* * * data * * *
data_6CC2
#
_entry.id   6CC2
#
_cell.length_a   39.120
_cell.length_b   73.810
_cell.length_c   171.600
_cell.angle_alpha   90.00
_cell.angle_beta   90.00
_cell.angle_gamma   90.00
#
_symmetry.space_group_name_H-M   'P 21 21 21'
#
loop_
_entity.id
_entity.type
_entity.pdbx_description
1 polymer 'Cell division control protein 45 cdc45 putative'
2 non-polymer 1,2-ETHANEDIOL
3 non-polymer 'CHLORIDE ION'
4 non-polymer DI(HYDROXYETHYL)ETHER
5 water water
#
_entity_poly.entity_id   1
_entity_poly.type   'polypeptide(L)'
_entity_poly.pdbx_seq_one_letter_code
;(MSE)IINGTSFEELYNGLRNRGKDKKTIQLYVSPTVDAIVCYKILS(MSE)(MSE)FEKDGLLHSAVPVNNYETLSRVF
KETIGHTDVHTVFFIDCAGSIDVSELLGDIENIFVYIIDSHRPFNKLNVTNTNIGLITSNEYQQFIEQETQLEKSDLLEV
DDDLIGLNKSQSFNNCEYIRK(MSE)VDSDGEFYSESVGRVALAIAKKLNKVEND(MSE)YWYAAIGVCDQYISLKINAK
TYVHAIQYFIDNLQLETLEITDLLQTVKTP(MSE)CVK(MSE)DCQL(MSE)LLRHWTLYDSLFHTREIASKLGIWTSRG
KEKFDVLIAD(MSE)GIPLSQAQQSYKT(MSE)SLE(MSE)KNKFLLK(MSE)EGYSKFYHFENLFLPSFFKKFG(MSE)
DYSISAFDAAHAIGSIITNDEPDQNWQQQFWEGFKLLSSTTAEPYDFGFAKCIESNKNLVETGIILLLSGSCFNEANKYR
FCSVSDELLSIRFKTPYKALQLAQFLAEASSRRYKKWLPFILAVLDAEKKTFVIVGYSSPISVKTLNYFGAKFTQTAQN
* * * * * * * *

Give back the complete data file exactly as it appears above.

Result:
data_6CC2
#
_entry.id   6CC2
#
_cell.length_a   39.120
_cell.length_b   73.810
_cell.length_c   171.600
_cell.angle_alpha   90.00
_cell.angle_beta   90.00
_cell.angle_gamma   90.00
#
_symmetry.space_group_name_H-M   'P 21 21 21'
#
loop_
_entity.id
_entity.type
_entity.pdbx_description
1 polymer 'Cell division control protein 45 cdc45 putative'
2 non-polymer 1,2-ETHANEDIOL
3 non-polymer 'CHLORIDE ION'
4 non-polymer DI(HYDROXYETHYL)ETHER
5 water water
#
_entity_poly.entity_id   1
_entity_poly.type   'polypeptide(L)'
_entity_poly.pdbx_seq_one_letter_code
;(MSE)IINGTSFEELYNGLRNRGKDKKTIQLYVSPTVDAIVCYKILS(MSE)(MSE)FEKDGLLHSAVPVNNYETLSRVF
KETIGHTDVHTVFFIDCAGSIDVSELLGDIENIFVYIIDSHRPFNKLNVTNTNIGLITSNEYQQFIEQETQLEKSDLLEV
DDDLIGLNKSQSFNNCEYIRK(MSE)VDSDGEFYSESVGRVALAIAKKLNKVEND(MSE)YWYAAIGVCDQYISLKINAK
TYVHAIQYFIDNLQLETLEITDLLQTVKTP(MSE)CVK(MSE)DCQL(MSE)LLRHWTLYDSLFHTREIASKLGIWTSRG
KEKFDVLIAD(MSE)GIPLSQAQQSYKT(MSE)SLE(MSE)KNKFLLK(MSE)EGYSKFYHFENLFLPSFFKKFG(MSE)
DYSISAFDAAHAIGSIITNDEPDQNWQQQFWEGFKLLSSTTAEPYDFGFAKCIESNKNLVETGIILLLSGSCFNEANKYR
FCSVSDELLSIRFKTPYKALQLAQFLAEASSRRYKKWLPFILAVLDAEKKTFVIVGYSSPISVKTLNYFGAKFTQTAQN